Welcome back to Daily Chartbook: the day’s best charts & insights, curated.
Administrative note: There will be no newsletter from May 5-12 as I am taking Mrs. Chartbook on a well-deserved vacation. DC will resume on Monday, May 14.
1. Fed vs. unemployment. "The median time it takes from when the Fed starts hiking until the unemployment rate bottoms and moves higher is 14 months...with the first Fed hike in March 2022, we should begin to see the unemployment rate increase within the next couple of months."
2. Excess savings. "We estimate that excess savings were around $870bn at the end of March. The slowing in the rundown of excess savings is consistent with our view of a relatively benign downturn."
3. Construction boom. "Construction is usually among the first sectors to suffer job losses when rates rise--and so far, hiring is strong."
4. Construction spending. "March construction spending +0.3% m/m vs. +0.1% est. & -0.3% prior (rev down from -0.1%) … private residential -0.2%; private residential home improvement +0.3%; private nonresidential +1%; public +0.2%."
5. ISM Manufacturing PMI. "ISM Manufacturing improved a touch in April to 47.1 (but still in contraction territory). Prices Paid (not in this chart) came in at 53.2, above the est of 49.0 & last month's 49.2."
6. Q2 GDP. GDPNow model estimate for Q2 is now 1.8%, up from 1.7% on April 28.
7. Debt ceiling risk. "Treasury T-Bill yields jump from about 4.1% for bills maturing on May 30th and earlier to around 4.8% for bills maturing June 6th and later."
8. Credit default swaps. "The cost of insuring against a US government default over the next 6-months is now more than 3x the 2011 peak, when the US lost its 'AAA' rating from S&P."
9. Money supply. "I see some people saying that the reduction in money supply is due to a contraction in bank lending, but that's not really the case. Bank lending just consolidated so far."
10. Dollar shorts. "Hedge funds and other large speculators boosted their net bearish position on the greenback against major peers to more than 70,000 contracts as of April 25, the most since June 2021."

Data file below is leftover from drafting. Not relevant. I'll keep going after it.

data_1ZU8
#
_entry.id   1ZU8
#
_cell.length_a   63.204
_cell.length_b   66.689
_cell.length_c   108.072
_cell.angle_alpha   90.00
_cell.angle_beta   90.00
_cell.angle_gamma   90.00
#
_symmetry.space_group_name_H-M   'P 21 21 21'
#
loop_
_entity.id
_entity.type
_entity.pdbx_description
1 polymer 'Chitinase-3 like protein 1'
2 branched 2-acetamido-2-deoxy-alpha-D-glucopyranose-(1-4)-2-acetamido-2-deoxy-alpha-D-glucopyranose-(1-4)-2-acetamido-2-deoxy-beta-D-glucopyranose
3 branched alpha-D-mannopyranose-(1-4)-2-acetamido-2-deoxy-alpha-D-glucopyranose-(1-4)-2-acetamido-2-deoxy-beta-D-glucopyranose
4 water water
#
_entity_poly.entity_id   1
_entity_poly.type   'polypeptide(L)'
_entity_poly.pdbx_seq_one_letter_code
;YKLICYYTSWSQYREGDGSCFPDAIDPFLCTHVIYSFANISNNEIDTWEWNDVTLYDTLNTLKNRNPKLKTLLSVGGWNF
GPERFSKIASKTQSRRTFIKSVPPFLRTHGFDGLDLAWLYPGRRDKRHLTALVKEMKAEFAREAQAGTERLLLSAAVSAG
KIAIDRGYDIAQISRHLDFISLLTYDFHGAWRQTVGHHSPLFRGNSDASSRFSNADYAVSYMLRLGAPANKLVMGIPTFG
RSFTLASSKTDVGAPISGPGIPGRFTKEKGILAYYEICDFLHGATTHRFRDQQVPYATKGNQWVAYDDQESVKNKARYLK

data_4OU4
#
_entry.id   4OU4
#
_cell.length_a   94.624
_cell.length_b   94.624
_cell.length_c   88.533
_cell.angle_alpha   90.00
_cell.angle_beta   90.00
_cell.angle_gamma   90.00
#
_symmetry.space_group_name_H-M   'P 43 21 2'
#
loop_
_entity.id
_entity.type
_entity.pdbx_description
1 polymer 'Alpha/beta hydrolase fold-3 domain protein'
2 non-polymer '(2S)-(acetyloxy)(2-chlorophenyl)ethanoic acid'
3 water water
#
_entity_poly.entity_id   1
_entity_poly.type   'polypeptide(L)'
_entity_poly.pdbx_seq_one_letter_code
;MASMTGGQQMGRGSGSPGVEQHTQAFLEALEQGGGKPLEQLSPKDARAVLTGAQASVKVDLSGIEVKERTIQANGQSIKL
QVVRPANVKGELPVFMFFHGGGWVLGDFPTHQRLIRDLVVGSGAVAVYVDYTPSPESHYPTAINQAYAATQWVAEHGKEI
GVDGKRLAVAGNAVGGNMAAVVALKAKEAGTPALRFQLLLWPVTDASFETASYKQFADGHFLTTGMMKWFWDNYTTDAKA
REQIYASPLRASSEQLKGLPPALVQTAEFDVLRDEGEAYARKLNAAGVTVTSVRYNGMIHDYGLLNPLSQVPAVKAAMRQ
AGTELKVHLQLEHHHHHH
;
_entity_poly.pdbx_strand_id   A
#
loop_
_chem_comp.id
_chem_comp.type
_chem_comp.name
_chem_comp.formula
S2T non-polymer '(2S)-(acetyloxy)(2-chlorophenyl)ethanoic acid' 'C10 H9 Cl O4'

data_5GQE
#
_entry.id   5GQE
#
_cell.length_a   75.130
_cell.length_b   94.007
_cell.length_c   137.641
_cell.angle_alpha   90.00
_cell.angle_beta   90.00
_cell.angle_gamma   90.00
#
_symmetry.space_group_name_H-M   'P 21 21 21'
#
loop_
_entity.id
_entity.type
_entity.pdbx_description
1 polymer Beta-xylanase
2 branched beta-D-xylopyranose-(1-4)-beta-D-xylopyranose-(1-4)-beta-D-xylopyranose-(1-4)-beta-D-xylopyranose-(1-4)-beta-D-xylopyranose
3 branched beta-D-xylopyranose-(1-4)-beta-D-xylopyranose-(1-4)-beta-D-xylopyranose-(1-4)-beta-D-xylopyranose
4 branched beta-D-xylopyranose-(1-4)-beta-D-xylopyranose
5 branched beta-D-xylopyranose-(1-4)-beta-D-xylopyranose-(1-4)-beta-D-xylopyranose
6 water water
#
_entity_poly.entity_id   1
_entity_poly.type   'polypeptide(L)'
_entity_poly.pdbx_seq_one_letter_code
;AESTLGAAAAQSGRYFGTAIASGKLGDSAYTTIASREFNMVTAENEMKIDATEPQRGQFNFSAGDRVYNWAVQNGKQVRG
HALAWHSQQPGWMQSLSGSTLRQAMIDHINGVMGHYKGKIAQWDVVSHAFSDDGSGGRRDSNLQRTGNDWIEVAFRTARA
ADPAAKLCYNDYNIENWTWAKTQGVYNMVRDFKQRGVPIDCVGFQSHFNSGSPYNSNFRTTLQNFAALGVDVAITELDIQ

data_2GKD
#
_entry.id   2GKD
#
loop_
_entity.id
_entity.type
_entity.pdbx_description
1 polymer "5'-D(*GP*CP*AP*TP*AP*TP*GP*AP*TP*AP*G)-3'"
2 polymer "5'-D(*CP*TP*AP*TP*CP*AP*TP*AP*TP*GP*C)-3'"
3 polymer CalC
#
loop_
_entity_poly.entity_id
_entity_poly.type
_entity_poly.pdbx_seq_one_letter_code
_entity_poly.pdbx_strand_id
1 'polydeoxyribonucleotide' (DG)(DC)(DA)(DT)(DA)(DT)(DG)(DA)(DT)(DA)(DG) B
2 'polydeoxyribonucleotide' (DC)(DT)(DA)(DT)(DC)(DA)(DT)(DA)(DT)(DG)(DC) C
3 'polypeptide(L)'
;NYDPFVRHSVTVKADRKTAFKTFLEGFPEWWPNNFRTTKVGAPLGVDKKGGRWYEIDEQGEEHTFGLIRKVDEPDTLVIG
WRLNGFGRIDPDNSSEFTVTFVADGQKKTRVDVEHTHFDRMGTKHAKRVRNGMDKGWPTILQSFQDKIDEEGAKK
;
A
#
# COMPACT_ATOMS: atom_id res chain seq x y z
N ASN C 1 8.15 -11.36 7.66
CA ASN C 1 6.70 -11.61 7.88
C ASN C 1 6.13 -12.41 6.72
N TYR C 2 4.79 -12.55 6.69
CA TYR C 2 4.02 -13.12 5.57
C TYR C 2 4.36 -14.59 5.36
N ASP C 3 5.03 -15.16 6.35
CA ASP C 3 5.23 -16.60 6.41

11. Commodities dispersion. "There is a growing dispersion among commodity price trends."
12. Commodities forecast. "The [World Bank] expects prices to fall 21% compared to last year during 2023. For 2024 [it] expects prices to remain stable. Energy is projected to fall by 26%, Agricultural to fall by 7%, Raw Materials by 6%, Fertilizers by 37%, Base Metals by 9% and Precious Metals are actually projected to rise by 6%."
13. Bond allocation. "Average recommended allocation to bonds by Wall Street strategists ticked up, remains near a 10-year high."
14. Treasury positioning. "Investor positioning has shifted to its longest levels since August 2020."
15. Equity positioning. "The GS equity sentiment indicator is back to neutral."
16. Euphoriameter. "When the 'Euphoriameter' (combined signal from forward PE ratios, the VIX, and bullish surveyed sentiment) goes below zero and turns up, that is typically a bullish medium-term signal."
17. Retail selling. "Retail/individual investors have sold twice what they had bought during the pandemic."
18. ETF volumes. "Just $2.1 trillion worth of US ETF shares traded in April, the lowest monthly total since August 2020."
19. Buybacks. "Stock buybacks by corporate clients accelerated last week and remain strong."
20. Seasonality. "Sell in May this year? Since 1950, the average annualized return of the S&P 500 from May through October has been 5%."
21. NDX breadth. "NASDAQ has climbed to its highest since September 2022 but only 3% of members have made a new 6-month high."
22. SPX breadth (I). The top 10 stocks have accounted for 86% of the S&P 500's gains YTD.
23. SPX breadth (II). "Market breadth has contracted to one standard deviation below average for the first time since 2020. .. Following 9 sharp declines of a similar magnitude since 1980, the $SPX has posted below-average subsequent returns and larger peak-to-trough drawdowns."
24. SPX correlation. "Narrow S&P 500 breadth brings lower correlations among its components, with less than 40% of the internals outperforming the broader index."
25. Equal- vs. cap-weighted. "Still have much more time this year, but thus far, equal weight S&P 500 is having its worst performance relative to cap weight S&P 500 since 1999."
26. Weak demand. "Mentions of weak demand soared to record levels, topping prior recession levels during COVID and GFC."
27. Labor costs vs. margins. "Profit margins have been shrinking because of high labor costs."
28. Earnings reactions. "Earnings beats not seeing much in the way of positive stock price reactions."
29. EPS estimates (I). "After falling 13% since June, consensus 2023 EPS started to bottom, rising 0.3% w/w, the strongest weekly revision since the June peak."
30. EPS estimates (II). And finally, “analysts are selectively raising estimates for future quarters on the back of the beats we’re seeing.”
Thanks for reading!